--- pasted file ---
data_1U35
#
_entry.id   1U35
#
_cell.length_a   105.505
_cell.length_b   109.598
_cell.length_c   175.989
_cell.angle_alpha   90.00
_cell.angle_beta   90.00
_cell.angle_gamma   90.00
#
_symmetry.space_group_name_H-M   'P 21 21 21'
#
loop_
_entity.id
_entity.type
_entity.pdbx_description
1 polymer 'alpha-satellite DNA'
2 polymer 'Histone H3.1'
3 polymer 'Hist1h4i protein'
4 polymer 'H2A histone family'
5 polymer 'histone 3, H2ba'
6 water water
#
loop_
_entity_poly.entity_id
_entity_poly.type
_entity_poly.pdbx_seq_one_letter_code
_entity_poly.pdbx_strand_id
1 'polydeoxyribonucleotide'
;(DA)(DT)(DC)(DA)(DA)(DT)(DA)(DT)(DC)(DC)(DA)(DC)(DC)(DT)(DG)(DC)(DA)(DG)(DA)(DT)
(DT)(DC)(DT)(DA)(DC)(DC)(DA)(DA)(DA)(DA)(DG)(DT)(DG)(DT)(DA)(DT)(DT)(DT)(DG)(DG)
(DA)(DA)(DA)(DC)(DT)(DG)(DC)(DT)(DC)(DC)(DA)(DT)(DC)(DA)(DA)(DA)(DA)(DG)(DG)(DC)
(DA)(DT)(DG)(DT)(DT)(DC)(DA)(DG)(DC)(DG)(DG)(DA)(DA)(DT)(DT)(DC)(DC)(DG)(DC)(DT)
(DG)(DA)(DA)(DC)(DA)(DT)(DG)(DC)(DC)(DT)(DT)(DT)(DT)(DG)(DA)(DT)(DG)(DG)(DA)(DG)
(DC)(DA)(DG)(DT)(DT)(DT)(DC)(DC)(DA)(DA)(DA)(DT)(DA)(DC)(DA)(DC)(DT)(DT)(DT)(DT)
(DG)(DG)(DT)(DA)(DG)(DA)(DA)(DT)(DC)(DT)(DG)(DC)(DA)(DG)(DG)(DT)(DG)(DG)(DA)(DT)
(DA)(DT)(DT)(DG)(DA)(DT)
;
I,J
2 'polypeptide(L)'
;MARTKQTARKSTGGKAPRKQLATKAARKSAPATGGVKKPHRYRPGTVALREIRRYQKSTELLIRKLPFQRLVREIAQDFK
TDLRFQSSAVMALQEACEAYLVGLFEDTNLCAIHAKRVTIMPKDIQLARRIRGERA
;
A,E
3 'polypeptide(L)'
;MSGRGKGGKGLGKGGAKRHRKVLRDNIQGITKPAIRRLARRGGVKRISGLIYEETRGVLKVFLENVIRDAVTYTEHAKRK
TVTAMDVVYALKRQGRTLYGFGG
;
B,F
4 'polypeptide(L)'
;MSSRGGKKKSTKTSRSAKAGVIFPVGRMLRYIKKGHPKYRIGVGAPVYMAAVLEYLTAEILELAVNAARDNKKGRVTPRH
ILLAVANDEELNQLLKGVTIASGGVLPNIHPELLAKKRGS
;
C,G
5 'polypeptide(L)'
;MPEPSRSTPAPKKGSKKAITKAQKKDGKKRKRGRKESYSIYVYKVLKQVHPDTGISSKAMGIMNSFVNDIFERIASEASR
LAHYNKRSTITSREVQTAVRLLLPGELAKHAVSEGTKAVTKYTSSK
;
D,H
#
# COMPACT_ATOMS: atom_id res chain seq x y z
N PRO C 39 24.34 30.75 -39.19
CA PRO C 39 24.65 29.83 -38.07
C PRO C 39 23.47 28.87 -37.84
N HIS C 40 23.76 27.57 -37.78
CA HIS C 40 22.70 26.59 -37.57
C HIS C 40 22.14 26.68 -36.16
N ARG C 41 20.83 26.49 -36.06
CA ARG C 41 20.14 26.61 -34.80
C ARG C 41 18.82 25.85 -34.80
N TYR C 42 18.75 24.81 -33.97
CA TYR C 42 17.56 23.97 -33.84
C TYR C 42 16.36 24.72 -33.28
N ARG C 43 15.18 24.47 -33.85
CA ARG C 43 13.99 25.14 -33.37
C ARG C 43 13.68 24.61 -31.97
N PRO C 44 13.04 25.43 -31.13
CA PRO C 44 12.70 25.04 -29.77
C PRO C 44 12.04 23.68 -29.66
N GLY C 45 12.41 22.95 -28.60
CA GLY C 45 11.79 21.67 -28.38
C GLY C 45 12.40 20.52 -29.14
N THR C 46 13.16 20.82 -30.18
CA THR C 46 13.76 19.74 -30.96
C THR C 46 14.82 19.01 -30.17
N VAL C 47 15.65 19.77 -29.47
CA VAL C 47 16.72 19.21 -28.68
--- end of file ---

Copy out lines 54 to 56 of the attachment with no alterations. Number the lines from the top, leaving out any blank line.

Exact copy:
;
C,G
5 'polypeptide(L)'